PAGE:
Friday, August 26, 2016

Hedge fund a-hole, Eddie Lampert continuing his destruction of iconic American brand, Sears.

Eddie Lampert Sears

This hedge fund moron, Eddie Lampert, like so many others, systematically destroyed an iconic American brand, Sears. Now he's looking to dump some of its prized and most recognized brands and assets: Kenmore Appliances and Craftsman Tools.

Lampert is psycho Ayn Rand follower. It's said that his management style for Sears, where he is CEO, is to pit the company's operating units against each another. This is how he felt the business would benefit. Not by cooperation. Not by combining talents and strengths, but rather, by canabalizing each others' businesses and profits.

Can you imagine if the military was run this way? Army against Navy. Marines against the Air Force?

Sad, but it's just another example of sick, entitled, clueless gambler with lots of money allowed to run amok and leave destruction everywhere he goes. Like they all do.


alexi de sadesky said...


Interesting take. A lot of people seemed eager to make the bet that Sears real-estate assets were worth way more than the stock price. In reality Sears employs a lot of people and firing everyone, even when most are doing a good job, is no easy task. Sounds like Lampert might be trying to save himself the trouble by creating such a bad environment that most people will not want to work there anymore and walk away. Shame.

I've noticed you own PSX. There has been some speculation that Berkshire might buy the whole shabang. Recently there was a snippet in a Forbes blog about how PSX pulled out of this investor day and that a possible reason could be that they are going radio silent because they might be in an SEC regulatory mode for the takeover. Any thoughts on that? I would actually be kind of bummed if they did buy it. Solid company, nice dividend, buybacks, oil going up!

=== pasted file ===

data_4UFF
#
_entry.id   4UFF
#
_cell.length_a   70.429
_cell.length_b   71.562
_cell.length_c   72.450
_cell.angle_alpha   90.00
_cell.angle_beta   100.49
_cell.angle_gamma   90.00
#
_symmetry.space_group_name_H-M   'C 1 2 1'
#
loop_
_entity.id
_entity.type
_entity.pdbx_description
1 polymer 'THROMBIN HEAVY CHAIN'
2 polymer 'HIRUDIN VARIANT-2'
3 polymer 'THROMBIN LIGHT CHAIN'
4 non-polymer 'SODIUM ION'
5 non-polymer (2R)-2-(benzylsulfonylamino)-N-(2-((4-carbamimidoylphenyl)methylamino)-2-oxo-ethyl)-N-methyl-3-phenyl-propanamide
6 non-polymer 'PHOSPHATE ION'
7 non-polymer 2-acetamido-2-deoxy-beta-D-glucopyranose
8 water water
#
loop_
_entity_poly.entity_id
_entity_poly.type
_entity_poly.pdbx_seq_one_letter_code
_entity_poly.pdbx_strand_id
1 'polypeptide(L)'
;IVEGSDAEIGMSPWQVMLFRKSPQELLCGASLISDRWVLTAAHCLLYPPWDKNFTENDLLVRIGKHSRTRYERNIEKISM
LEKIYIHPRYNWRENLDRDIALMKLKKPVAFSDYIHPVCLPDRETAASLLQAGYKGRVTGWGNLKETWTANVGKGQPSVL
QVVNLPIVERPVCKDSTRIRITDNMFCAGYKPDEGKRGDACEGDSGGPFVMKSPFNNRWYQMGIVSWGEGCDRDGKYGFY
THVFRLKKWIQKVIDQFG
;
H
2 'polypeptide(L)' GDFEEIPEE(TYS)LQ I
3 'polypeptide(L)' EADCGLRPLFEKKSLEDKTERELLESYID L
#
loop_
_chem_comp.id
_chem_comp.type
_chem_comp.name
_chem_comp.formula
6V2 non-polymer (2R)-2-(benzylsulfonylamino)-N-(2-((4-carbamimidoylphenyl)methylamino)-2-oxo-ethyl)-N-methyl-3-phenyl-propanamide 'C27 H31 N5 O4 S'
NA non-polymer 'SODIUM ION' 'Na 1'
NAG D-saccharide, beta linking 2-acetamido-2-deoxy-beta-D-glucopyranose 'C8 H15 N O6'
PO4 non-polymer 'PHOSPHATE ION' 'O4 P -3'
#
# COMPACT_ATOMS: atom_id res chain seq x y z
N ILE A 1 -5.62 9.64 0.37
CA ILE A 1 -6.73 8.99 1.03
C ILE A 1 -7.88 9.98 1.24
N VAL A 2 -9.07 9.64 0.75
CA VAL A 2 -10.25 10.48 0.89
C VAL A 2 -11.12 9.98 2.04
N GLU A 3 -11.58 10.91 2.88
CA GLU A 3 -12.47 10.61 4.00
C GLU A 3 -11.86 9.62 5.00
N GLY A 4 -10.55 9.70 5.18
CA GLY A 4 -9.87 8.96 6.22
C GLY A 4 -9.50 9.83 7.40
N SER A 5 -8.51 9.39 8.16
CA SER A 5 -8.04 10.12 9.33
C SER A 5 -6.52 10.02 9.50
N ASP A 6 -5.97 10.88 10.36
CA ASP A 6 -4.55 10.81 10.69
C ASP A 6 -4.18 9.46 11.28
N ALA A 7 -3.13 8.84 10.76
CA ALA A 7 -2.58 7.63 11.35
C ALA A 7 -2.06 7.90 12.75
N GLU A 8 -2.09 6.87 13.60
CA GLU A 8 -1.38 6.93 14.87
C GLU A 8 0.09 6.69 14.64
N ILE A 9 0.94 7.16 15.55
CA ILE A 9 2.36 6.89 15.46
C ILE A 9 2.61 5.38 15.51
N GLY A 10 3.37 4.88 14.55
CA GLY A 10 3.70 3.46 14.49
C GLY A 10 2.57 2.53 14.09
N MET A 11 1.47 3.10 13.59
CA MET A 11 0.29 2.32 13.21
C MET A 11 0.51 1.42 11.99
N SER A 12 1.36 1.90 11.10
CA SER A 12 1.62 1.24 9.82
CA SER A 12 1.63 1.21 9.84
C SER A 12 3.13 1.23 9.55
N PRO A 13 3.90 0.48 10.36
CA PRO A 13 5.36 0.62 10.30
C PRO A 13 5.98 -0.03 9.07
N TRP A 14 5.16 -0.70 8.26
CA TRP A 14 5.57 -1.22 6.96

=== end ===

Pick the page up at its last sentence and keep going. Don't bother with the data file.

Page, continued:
Random said...

I like this comment from "Blissex" elsewhere

"That is very common. Now, stand back and look at the big picture from a distance.

When is doing that the best strategy? When the goal is to asset strip existing operations!

Asset stripping is the recommended strategy, in different doses, for businesses that are classified in the Bain Consulting Matrix as "cash cows" or "dogs".

The investor and executive classes have classified *entire countries* (or large regions of countries) as "cash cows" or "dogs" and set the incentives for local managers to asset strip as fast and hard as they can.

This can apply to individual companies. For example "tech" companies often don't survive long past the retirement of their initial cohort of executives. There are several reasons, but the main one is simple: they started with the company when they were 30-40, and when they reach 50-60 they switch from investing in new products and fighting for new markets, to cutting R&D and capital spending, and squeezing as hard as they can their existing customers, alienating them in the long run. Because they are not there for the long run: they want to "goose up" book profits to cash in bonuses, dividends, and their options by turning the business into a "cash cow" and asset stripping it before they retire.

Their successors then inherit what has become a "dog" business, and they see that 10 years or more of no product development and abusive customer relations mean that their best bet is to find and asset strip whatever their retired predecessors forgot to squeeze out, and effectively liquidate the company into near bankruptcy and run."